Committed communists Mathilde Franziska Anneke, who was acquainted with both Marx and Engels, and fought - yes, literally she cut her hair and fought- in the socialist revolutions of 1848, started the first American feminist newspaper completely published by women in the 1850s. In addition, Anneke became good friends with the leading feminists of the day, lobbied in D.C. on behalf of woman's rights, and used as her reasoning "reason" alone. According to Anneka, "Reason, which we recognize as our highest and only law-giver, commands us to be free." It is no wonder her newspaper was accused of being a "freethinking" publication in addition to its radical views on gender. This is completely consistent with the secularism which motivated the 1848 revolutions, and the secular rationalism which dominated the woman's rights movement. Of course, man cannot merely kick God down the stairs without having something else to keep him on the top floor- something to give him  legitimacy outside of himself. This is where Spiritualism comes in, which we'll examine shortly. Anneke eventually, with the assistance of Cecelia Kapp- a cousin of Forty Eighter (the name used for participants in the socialist revolutions) and professor at Vassar Friedrick Kapp- established a school in Milwaukee the year the War for Southern Independence ended. A interesting related tidbit is that Margaretta Meyer Schurz, wife of Forty Eighter Carl Shurz, established the first kindergarten in this country in 1856. It's fascinating to note that the Prussian government outlawed kindergartens two years after the socialist revolutions because of their reputation for indoctrinating young children into socialism. If you want to read something scary, look up how many socialist revolutionaries got involved in education in the years preceding 1848. It's shocking to think our system of learning has been under radical influence for so long.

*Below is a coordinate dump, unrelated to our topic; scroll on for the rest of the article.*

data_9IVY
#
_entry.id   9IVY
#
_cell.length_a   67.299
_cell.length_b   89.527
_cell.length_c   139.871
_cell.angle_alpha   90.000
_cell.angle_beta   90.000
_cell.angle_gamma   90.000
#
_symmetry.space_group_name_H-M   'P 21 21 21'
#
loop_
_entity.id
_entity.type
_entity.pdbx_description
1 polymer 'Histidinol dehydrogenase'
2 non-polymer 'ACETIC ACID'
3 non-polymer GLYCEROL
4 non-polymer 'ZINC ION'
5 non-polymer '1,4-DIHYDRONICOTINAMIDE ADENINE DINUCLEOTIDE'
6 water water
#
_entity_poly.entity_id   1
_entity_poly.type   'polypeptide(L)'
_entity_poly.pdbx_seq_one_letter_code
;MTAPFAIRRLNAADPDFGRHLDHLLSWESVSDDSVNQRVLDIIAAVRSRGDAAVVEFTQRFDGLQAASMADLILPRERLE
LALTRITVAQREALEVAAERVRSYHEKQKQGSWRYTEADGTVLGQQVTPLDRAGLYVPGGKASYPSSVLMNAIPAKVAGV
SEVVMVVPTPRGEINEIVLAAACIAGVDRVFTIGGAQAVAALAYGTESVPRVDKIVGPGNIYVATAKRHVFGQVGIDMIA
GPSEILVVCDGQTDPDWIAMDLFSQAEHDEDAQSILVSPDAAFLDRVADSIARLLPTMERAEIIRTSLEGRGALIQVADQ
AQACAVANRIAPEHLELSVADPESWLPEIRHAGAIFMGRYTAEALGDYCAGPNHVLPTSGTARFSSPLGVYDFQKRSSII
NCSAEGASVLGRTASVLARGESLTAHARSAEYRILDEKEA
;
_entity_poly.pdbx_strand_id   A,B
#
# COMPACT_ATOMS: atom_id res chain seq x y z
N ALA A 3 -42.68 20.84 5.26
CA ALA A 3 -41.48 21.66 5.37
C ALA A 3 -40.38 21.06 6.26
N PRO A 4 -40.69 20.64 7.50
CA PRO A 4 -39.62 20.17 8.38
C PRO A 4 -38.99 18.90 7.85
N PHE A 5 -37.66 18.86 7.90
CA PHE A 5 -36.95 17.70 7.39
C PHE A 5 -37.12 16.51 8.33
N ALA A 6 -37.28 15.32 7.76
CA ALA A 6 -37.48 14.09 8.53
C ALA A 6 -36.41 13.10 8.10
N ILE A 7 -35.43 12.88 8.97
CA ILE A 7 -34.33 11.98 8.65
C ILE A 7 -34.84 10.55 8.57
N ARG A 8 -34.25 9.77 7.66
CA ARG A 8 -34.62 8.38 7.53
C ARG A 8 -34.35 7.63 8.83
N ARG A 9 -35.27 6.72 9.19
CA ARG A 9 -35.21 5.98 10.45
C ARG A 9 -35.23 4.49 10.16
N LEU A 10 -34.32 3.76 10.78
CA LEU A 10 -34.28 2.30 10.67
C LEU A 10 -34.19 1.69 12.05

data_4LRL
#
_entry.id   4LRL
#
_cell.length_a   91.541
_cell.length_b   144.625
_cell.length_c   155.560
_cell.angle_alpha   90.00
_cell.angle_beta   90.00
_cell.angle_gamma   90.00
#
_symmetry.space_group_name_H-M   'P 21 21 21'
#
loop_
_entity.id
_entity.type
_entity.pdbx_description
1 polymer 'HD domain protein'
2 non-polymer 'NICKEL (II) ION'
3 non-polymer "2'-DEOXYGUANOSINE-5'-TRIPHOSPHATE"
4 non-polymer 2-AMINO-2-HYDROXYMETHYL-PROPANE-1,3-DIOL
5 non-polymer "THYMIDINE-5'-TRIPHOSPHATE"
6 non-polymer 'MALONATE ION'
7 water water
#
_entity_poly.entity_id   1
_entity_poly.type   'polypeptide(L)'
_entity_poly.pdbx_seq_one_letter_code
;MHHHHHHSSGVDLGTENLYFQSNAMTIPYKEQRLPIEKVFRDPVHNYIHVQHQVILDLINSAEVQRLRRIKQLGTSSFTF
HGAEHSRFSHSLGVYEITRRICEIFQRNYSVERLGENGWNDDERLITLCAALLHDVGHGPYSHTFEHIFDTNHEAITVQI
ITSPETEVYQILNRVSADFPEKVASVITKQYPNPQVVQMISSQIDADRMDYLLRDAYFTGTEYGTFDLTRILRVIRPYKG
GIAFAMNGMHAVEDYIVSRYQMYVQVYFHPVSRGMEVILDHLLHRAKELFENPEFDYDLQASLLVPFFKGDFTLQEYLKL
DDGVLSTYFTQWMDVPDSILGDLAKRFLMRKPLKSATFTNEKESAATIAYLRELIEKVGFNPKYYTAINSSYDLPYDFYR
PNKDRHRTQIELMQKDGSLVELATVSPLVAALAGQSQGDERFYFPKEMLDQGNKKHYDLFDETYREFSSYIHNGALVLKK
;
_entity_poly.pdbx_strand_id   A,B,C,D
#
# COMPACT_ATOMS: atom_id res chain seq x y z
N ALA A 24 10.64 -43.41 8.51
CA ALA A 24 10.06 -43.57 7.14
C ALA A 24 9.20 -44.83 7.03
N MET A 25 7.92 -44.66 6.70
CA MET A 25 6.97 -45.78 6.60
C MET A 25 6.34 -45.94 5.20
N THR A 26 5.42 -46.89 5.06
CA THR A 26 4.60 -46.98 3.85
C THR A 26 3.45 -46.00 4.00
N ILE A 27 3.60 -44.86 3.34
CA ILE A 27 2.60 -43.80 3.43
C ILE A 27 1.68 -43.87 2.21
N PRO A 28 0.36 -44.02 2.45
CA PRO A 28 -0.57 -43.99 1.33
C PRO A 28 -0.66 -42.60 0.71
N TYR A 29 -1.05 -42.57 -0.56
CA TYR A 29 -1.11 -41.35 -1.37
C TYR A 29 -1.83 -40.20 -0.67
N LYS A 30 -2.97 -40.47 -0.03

In concluding to this short segment on the socialist-feminist connection, it really shouldn't surprise us that such a connection exists. As Mike Huckabee- in his critique of libertarianism- has long maintained, "Poverty and crime are the direct results of broken families and broken values of responsibility, work, marriage, and respect of others." In other words, there is a connection between social and economic issues. When the family drops the ball, the government is more than happy to come in and pick up the slack. I don't believe it's a coincidence that the free public education movement, radical abolitionism, feminism, centralization, and a rejection of orthodox Christianity (i.e. Calvinism) all seem to have escalated around the same time.